Tax Increment Financing

Northern Nexus may utilize tax increment financing to fund public infrastructure improvements with the Local Development Financing Act (LDFA), PA 281 of 1986.  There several financing options for LDFA activities that allows for incremental growth of local property taxes over a period of time to fund these improvements.  The approach by Northern Nexus is to utlize the LDFA for specific public infrastructure improvements for a limited time.  

What is a TIF district? Is it a tax increase?

TIF stands for Tax Increment Financing.  A tax increment is the difference between the amount of property tax revenue generated before TIF district designation and the amount of property tax revenue generated after TIF designation.

Only property taxes generated by the incremental increase in value of TIF district are available for TIF projects.  Tax rates do not change when a TIF is created.   TIF districts do not increase taxes.

Creating a TIF does not reduce property tax revenues available to overlapping taxing bodies like schools.  Property taxes collected on properties included in the TIF at the time of its designation continue to be distributed to the school districts, library district, and other taxing districts and are not reduced by the TIF creation.  Only taxes derived from future growth that would not have occurred, "but for the TIF" go to TIF projects.

What are the benefits of TIF districts?

TIF’s create short and long term benefits for communities, which include:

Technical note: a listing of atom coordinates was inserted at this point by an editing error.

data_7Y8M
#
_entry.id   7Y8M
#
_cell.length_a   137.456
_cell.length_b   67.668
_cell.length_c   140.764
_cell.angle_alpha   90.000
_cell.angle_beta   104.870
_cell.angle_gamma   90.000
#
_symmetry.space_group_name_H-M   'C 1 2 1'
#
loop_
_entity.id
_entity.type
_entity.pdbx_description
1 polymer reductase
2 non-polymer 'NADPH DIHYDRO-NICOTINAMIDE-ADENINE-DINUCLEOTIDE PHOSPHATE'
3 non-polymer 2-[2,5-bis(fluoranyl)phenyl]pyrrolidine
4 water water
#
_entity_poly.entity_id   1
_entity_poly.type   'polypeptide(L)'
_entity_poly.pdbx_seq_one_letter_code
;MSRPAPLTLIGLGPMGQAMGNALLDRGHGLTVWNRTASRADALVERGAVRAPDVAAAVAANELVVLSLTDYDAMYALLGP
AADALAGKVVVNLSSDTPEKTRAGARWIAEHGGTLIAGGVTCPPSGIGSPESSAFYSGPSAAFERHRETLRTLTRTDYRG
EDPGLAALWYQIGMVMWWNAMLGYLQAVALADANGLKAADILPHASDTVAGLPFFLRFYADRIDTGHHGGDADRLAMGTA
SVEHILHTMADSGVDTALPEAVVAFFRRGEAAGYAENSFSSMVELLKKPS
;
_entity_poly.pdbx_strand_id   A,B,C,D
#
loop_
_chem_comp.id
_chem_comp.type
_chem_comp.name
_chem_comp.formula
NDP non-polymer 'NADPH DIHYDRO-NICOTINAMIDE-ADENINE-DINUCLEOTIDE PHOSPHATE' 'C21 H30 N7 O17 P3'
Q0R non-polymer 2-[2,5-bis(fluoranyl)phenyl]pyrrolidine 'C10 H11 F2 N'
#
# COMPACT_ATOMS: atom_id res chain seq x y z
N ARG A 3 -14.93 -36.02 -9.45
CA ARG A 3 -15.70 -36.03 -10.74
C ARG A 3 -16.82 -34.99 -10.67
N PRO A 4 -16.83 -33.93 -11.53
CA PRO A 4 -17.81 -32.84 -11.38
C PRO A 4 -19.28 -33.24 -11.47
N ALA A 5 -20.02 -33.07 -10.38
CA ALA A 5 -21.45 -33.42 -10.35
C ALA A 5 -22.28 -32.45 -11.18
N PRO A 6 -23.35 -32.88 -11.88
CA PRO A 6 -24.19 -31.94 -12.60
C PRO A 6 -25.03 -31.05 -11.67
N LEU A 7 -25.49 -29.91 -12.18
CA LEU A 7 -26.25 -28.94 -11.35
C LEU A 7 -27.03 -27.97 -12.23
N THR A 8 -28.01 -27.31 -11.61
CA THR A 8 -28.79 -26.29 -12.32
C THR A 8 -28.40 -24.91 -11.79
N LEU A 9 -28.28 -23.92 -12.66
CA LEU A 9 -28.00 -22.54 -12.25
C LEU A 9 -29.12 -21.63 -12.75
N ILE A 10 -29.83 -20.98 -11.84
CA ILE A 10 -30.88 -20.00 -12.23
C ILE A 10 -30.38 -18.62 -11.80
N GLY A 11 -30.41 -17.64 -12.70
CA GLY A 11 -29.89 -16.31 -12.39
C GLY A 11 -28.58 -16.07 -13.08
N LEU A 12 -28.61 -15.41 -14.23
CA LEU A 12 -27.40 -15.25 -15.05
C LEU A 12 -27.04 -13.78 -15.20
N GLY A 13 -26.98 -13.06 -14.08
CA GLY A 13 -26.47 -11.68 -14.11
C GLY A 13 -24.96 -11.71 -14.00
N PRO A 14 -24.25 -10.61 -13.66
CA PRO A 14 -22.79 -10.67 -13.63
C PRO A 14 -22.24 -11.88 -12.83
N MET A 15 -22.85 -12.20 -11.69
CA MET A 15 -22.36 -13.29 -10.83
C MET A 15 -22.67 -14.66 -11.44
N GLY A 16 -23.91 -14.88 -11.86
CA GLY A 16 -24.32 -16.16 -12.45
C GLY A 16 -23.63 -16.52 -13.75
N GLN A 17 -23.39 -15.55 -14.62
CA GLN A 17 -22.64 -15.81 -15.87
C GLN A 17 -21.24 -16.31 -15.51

• Provides development incentives requiring no tax increases.  Properties are assessed and taxed the same way as in non TIF areas. The only change is that during the life of the TIF, property tax revenues are distributed differently with the incremental increase in tax revenue going to the community to finance redevelopment expenditures within the TIF area and the rest going to the underlying taxing bodies.

  • Increases property values. TIF redevelopment projects are an investment that causes property values to increase thus broadening the tax base and benefitting everyone who pays taxes.

  • Induces private investment and development. Communities can utilize TIF funds to offset development costs and improve needed infrastructure to facilitate redevelopment.

  • Creates jobs, job retention and supports training programs.  Increased development and redevelopment mean a greater demand for workforce.  Redevelopment also impacts areas outside of the TIF enabling other businesses to grow and prosper as well.

  • Creates a stronger, broader tax base.  Infrastructure improvements, demolition or redevelopment of blighted areas attract private developers to invest in the community. As a result, the overall equalized assessment value increases, lessening the property tax burden.

  • Locally controlled.  Municipal officials are responsible for determining the best utilization of TIF funds, not the state or federal government.

  • Incremental revenue is reinvested in the TIF district.  TIF funds are only utilized within the TIF district as a means to encourage the redevelopment of the area.

  • Benefits other taxing bodies.  At the end of the TIF the entire property tax generated by the newly revitalized property goes to the underlying taxing bodies providing a revenue increase for schools, libraries and so forth without raising taxes.

Do TIF’s divert money from schools?

No. Schools continue to receive all the tax revenue they were entitled to before the creation of the TIF district. 

Are TIF plans and expenditures public?

Yes.  When a TIF is established there are numerous legal requirements designed to insure the public and also other local taxing bodies are informed.  Public hearings are held and all expenditure decisions must be made in public by local elected officials charged with representing the community. All documents pertaining to a TIF are available through a Freedom of Information Act (FOIA) request.